"My credentials are impeccable," said Lewis. who has been decorated four times for valor and received the Army's highest medal for service, the Distinguished Service Medal. "It burns me up to be treated like a terrorist."
He is now retired from the U.S. Army after serving more than 30 years during Vietnam and Korea with the 82nd Airborne Division and the 82nd's 319th Field Artillery.
Lewis started getting delayed at airports three years ago because he shares a name with a terrorist on the TSA's No-Fly list.
The frequent flier has been delayed more than 40 times. Each time, he has to stand in line and check in with an airline attendant, who then takes his drivers' license and determines he's not a terrorist.
"If I have two or three bags, then I have to lug them to the desk and since I'm a partially disabled, it's hard for me to do that," said Lewis.
He tried to get off the list by calling his Congressional representatives and by taking part in the TSA's Traveler Redress Program.
For that, he mailed in his driver's license, his passport, his military ID and other information.
The TSA sent him a letter back in May 2006 saying he had been cleared off the list. However, the next time he tried to fly, he was stopped again.
"It burns me up that they can't correct it," said Lewis. "You can't tell me with the technology we've got today that the TSA can't sort me and about 20, 30 or 40,000 other people just like me who are on that watch list and get harassed."
The retired general is just one of dozens of people interviewed by 9Wants to Know on the government's No-Fly list, including 21 people named John Thompson who share a name with the IRA terrorist John Thompson.
The IRA member was convicted in Belfast in 2002 for possessing weapons with the intent to commit a terrorist act.
"They had to bring out a supervisor to interview me and go over my paperwork and identification just to make sure I wasn't the terrorist," said John Thompson of Loveland, a computer room specialist.
Thompson, who has had trouble getting on airplanes several times, was told by a United Airlines agent to trick the no-fly list by booking his tickets with his first name, middle initial and last name. Thompson does that now and no longer gets delayed.
"It doesn't sound like a very safe system if that's all it takes to trick it," said Thompson. "With my middle initial, I've been able to get boarding passes online and I haven't had to go through the secondary screening."
The TSA did not respond to 9NEWS when asked about the ability to get around the No-Fly list by using a middle name or middle initial on tickets.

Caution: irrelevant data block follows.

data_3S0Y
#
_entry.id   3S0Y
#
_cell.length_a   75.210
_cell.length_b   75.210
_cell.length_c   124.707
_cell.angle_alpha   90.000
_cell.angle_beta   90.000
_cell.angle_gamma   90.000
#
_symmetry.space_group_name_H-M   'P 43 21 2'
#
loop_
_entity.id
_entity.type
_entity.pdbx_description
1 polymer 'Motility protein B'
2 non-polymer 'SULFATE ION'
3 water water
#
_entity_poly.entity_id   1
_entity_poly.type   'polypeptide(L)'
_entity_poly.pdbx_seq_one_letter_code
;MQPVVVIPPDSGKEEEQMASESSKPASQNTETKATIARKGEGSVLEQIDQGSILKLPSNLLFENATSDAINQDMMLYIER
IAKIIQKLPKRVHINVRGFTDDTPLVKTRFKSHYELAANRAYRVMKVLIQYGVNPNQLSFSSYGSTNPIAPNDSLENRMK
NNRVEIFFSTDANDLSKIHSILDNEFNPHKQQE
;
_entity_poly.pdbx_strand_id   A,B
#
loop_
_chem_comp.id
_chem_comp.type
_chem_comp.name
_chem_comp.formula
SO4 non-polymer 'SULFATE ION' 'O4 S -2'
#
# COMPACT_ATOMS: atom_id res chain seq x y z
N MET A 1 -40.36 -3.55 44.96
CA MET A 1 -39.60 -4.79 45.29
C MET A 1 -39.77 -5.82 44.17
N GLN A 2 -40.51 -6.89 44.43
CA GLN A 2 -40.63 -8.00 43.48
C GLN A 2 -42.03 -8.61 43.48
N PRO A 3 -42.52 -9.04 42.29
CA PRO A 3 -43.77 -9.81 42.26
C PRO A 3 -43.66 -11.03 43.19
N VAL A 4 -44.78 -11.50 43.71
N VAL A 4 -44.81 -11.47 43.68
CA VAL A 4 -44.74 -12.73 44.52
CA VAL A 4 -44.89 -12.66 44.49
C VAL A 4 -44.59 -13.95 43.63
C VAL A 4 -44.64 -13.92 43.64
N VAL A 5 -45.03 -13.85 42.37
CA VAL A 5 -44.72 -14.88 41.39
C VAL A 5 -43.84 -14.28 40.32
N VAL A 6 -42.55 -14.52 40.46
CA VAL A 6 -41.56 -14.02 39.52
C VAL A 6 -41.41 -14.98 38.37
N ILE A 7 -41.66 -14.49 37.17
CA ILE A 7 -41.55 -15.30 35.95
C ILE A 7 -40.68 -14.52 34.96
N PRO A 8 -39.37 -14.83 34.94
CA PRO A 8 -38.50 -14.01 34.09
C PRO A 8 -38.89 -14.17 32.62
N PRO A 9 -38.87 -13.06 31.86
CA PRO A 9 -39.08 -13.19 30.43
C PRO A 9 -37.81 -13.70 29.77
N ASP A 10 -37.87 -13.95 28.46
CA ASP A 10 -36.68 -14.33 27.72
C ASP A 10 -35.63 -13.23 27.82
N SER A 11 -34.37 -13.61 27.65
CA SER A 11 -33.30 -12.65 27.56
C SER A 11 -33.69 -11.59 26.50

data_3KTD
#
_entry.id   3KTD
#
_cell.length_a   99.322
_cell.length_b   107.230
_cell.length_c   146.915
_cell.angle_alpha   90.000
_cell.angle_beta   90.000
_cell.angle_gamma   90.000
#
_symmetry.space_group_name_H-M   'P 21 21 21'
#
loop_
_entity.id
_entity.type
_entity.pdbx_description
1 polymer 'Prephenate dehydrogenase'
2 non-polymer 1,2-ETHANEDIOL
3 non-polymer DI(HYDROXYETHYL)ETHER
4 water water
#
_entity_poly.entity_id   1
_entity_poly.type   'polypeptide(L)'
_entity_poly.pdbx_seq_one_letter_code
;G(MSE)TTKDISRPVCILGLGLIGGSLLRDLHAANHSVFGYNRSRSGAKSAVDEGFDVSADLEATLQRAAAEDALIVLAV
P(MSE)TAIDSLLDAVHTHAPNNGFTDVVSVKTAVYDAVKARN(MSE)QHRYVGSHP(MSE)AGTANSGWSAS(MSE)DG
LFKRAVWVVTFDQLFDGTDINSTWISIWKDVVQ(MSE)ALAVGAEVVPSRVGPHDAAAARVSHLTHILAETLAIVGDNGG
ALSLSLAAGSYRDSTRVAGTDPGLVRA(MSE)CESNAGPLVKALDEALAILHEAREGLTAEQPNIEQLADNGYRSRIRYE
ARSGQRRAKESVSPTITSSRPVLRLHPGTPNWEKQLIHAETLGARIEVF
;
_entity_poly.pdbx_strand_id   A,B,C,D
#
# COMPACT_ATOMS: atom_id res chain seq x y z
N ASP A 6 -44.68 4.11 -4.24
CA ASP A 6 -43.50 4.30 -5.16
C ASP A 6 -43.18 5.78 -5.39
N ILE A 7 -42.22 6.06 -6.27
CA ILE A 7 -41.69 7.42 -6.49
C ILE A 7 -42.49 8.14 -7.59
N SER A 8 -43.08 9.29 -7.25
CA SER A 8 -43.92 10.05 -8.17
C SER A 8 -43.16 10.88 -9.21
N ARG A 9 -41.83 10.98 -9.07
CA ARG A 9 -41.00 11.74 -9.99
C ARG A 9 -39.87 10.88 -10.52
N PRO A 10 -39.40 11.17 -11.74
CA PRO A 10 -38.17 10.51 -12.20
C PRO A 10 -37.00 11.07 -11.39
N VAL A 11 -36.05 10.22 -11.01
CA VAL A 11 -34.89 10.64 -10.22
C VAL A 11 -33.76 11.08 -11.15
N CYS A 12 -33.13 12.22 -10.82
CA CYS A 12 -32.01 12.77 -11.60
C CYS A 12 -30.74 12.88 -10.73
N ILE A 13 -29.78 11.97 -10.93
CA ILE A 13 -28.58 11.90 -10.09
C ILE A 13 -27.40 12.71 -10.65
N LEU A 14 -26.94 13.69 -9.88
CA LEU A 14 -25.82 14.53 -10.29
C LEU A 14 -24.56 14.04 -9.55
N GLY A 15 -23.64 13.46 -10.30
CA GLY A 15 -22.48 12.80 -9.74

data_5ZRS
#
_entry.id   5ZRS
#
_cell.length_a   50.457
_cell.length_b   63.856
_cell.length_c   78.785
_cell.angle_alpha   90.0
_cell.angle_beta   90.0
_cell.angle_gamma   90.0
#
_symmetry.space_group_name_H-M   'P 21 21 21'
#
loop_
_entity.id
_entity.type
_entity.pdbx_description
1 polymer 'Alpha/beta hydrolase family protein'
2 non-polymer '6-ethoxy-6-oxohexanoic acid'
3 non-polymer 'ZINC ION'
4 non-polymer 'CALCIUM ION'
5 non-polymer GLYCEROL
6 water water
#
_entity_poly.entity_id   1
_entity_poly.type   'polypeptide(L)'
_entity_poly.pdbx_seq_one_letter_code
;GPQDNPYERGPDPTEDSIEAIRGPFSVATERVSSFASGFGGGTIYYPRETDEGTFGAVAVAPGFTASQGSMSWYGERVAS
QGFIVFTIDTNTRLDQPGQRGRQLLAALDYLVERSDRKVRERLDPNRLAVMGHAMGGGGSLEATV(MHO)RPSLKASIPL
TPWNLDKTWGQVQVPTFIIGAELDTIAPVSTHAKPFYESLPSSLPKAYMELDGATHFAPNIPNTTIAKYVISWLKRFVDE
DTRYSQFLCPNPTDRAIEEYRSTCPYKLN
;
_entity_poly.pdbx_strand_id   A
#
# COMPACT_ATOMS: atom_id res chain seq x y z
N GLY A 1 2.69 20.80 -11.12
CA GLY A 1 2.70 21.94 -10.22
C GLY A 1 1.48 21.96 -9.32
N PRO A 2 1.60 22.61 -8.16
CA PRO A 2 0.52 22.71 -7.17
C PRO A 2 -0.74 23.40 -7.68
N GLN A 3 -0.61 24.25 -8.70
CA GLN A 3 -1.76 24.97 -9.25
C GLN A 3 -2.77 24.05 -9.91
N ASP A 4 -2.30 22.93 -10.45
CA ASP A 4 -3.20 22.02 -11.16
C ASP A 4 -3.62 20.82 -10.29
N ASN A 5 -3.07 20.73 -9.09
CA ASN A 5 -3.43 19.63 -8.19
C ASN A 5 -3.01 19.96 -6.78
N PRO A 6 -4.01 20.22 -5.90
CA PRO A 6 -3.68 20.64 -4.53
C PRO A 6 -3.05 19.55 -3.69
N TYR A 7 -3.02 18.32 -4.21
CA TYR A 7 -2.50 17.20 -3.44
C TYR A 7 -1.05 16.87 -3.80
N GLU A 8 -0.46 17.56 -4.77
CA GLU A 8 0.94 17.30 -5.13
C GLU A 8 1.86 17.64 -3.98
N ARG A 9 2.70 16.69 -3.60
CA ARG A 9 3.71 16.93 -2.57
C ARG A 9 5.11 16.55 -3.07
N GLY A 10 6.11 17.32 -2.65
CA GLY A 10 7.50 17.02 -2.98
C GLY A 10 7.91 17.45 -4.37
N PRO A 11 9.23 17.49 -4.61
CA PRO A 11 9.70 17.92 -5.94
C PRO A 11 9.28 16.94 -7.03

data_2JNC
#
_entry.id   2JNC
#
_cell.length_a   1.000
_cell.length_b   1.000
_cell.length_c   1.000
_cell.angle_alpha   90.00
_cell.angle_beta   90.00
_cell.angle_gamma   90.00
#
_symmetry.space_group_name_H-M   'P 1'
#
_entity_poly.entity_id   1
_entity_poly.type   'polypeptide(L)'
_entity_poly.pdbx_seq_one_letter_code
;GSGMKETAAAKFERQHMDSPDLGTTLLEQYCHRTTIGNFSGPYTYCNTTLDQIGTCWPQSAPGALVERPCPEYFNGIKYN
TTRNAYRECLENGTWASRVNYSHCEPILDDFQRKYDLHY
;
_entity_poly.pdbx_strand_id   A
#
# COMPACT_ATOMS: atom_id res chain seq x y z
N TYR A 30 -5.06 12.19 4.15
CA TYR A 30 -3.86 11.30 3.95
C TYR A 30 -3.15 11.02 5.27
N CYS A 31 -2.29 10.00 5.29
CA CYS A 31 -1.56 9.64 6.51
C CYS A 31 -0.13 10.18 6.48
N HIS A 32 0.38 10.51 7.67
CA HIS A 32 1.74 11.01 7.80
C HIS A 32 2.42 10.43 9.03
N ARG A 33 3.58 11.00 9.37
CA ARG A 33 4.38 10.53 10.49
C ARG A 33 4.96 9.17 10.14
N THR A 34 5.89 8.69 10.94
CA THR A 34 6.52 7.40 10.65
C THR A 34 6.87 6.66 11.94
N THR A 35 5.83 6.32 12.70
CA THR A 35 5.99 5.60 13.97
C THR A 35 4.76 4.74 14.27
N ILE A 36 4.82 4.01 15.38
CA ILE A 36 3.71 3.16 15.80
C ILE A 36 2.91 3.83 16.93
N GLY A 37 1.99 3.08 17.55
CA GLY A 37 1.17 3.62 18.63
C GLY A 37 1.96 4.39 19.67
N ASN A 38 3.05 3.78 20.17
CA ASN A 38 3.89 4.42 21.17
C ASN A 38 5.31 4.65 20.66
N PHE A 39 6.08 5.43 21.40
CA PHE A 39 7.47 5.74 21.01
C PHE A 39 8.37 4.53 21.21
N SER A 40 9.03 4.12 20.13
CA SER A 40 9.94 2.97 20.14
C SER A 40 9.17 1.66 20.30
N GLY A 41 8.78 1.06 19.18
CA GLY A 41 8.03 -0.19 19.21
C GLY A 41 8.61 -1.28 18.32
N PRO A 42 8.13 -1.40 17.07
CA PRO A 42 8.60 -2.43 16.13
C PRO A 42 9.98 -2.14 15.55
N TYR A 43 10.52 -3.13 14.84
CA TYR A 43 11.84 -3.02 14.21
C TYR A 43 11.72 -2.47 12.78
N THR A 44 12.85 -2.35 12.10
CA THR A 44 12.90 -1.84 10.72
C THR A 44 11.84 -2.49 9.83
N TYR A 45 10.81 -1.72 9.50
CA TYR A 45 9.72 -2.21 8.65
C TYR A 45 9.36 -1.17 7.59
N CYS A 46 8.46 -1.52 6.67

In the past, the TSA has told 9Wants to Know that it hopes its Secure Flight program will fix problems with misidentifications when it's expected to be released late next year.
Secure Flight has cost taxpayers $200 million so far but the program has been plagued with problems and is four years overdue.
The No-Fly list is maintained by the FBI's Terrorist Screening Center in Virginia.
The list, about 38,000 names long, is part of the government's terrorist watch list which contains the names of known or suspected terrorists.
The list of people who may pose a threat to commercial airlines are sent from the Center in Virginia to the TSA, which shares the list with the airlines.
People who are misidentified as terrorists are not actually on the list. Only the terrorist is on the no-fly list. However, because the TSA does not always share dates of birth or other identifying information with the airlines, they can't tell the difference between innocent passengers and the terrorists until they check in and the airlines look at their driver's licenses.
The Department of Homeland Security said in a hearing last week that more than 15,000 people have appealed to get off the terrorist watch list.
The complaints have caused such a backlog that the TSA says it takes about 44 days to process a complaint. However, people who have gone through the process tell 9Wants To Know that they are still delayed at the airport.
Rep. Ed Perlmutter (D-Colorado) and Representative Yvette Clark (D-N.Y.) are co-sponsoring legislation to try to streamline the process.
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